“The Muslim Brotherhood is a legal association registered under number 644 for the year 2013,” the main headline on the group’s official website Ikhwanonline.com declared on 20 March, only hours after the Supreme Administrative Court’s Board of Commissioners said the group was illegal and should be dissolved.
The court adjourned to 23 April the ruling on the challenge filed by Brotherhood lawyers in 1992 after the Cairo Administrative Court ruled to reject a similar challenge filed by former Brotherhood Supreme Guide Omar al-Telmesany in 1977.
Telmesany had sought to challenge the 1954 Revolution Command Council decision to dissolve the group, despite the fact that the 1956 Constitution protected any council decision, even in the event that the Constitution expired.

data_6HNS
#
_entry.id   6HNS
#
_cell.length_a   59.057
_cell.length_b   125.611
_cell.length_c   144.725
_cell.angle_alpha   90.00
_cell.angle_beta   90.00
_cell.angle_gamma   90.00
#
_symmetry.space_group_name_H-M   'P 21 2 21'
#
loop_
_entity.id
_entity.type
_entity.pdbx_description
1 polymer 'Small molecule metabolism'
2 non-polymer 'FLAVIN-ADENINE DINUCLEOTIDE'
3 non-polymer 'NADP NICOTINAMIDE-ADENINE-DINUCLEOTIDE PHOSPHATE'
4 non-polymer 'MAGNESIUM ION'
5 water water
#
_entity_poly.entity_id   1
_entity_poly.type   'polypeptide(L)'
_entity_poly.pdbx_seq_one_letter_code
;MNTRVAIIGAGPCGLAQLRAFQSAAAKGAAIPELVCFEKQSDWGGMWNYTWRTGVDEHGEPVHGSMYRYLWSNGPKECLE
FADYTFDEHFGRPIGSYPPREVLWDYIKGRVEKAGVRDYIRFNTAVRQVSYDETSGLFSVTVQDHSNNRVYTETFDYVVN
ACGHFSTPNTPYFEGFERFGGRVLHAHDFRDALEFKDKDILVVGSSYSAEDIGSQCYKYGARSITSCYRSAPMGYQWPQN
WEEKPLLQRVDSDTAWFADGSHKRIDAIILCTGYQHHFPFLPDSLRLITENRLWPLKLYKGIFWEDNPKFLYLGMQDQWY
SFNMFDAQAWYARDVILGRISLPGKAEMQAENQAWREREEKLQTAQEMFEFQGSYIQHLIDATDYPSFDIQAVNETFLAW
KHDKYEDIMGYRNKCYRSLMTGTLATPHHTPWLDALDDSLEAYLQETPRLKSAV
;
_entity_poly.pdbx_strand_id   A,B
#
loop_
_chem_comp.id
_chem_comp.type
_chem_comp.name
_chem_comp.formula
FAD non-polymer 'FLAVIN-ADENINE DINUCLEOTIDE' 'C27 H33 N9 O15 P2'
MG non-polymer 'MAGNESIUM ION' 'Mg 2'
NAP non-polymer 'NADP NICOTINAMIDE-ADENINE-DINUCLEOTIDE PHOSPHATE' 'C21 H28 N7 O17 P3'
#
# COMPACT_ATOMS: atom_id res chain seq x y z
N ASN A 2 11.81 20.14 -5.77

In an attempt to preempt the ruling expected Tuesday, the Insurance and Social Affairs Ministry and Brotherhood announced the group was registered and had legalized its status in accordance with Law 84/2002, which governs the activities of civil society entities operating in Egypt.
The timing of the registration raised the ire of many who have been calling for the Brotherhood — which is now in a position of power in both the executive and legislative branches of the state — to reveal more details about its organization. The looming question is whether legalizing the group is merely a gesture — or a true commitment to stepping out of its long-held opacity.
Omar Halawa / Egypt independent